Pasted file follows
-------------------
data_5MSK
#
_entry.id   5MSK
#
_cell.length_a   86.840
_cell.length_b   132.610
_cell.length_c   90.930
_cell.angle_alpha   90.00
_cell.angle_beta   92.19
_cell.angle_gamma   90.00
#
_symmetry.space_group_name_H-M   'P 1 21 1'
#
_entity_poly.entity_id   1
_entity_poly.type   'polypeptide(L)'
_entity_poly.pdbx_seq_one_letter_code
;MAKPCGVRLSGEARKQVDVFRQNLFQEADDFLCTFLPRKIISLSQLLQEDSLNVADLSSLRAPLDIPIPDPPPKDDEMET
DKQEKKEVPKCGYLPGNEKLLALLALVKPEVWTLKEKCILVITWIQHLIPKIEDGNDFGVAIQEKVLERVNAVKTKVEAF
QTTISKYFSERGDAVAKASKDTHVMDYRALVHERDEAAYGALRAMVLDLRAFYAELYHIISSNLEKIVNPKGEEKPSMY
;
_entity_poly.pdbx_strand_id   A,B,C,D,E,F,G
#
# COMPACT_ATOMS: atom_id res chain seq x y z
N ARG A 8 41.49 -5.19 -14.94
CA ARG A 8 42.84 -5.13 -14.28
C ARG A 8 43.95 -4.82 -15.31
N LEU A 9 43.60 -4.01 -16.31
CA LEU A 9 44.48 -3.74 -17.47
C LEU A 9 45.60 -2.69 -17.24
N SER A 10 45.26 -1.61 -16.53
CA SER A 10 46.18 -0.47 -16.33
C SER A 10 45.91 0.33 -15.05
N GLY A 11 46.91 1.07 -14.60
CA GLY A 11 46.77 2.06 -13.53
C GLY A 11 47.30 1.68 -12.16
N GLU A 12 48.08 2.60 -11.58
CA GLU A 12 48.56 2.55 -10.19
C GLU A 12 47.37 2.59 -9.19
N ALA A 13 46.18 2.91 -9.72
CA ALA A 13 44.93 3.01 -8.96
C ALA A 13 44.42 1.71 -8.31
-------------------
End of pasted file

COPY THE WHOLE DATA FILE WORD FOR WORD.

data_5MSK
#
_entry.id   5MSK
#
_cell.length_a   86.840
_cell.length_b   132.610
_cell.length_c   90.930
_cell.angle_alpha   90.00
_cell.angle_beta   92.19
_cell.angle_gamma   90.00
#
_symmetry.space_group_name_H-M   'P 1 21 1'
#
_entity_poly.entity_id   1
_entity_poly.type   'polypeptide(L)'
_entity_poly.pdbx_seq_one_letter_code
;MAKPCGVRLSGEARKQVDVFRQNLFQEADDFLCTFLPRKIISLSQLLQEDSLNVADLSSLRAPLDIPIPDPPPKDDEMET
DKQEKKEVPKCGYLPGNEKLLALLALVKPEVWTLKEKCILVITWIQHLIPKIEDGNDFGVAIQEKVLERVNAVKTKVEAF
QTTISKYFSERGDAVAKASKDTHVMDYRALVHERDEAAYGALRAMVLDLRAFYAELYHIISSNLEKIVNPKGEEKPSMY
;
_entity_poly.pdbx_strand_id   A,B,C,D,E,F,G
#
# COMPACT_ATOMS: atom_id res chain seq x y z
N ARG A 8 41.49 -5.19 -14.94
CA ARG A 8 42.84 -5.13 -14.28
C ARG A 8 43.95 -4.82 -15.31
N LEU A 9 43.60 -4.01 -16.31
CA LEU A 9 44.48 -3.74 -17.47
C LEU A 9 45.60 -2.69 -17.24
N SER A 10 45.26 -1.61 -16.53
CA SER A 10 46.18 -0.47 -16.33
C SER A 10 45.91 0.33 -15.05
N GLY A 11 46.91 1.07 -14.60
CA GLY A 11 46.77 2.06 -13.53
C GLY A 11 47.30 1.68 -12.16
N GLU A 12 48.08 2.60 -11.58
CA GLU A 12 48.56 2.55 -10.19
C GLU A 12 47.37 2.59 -9.19
N ALA A 13 46.18 2.91 -9.72
CA ALA A 13 44.93 3.01 -8.96
C ALA A 13 44.42 1.71 -8.31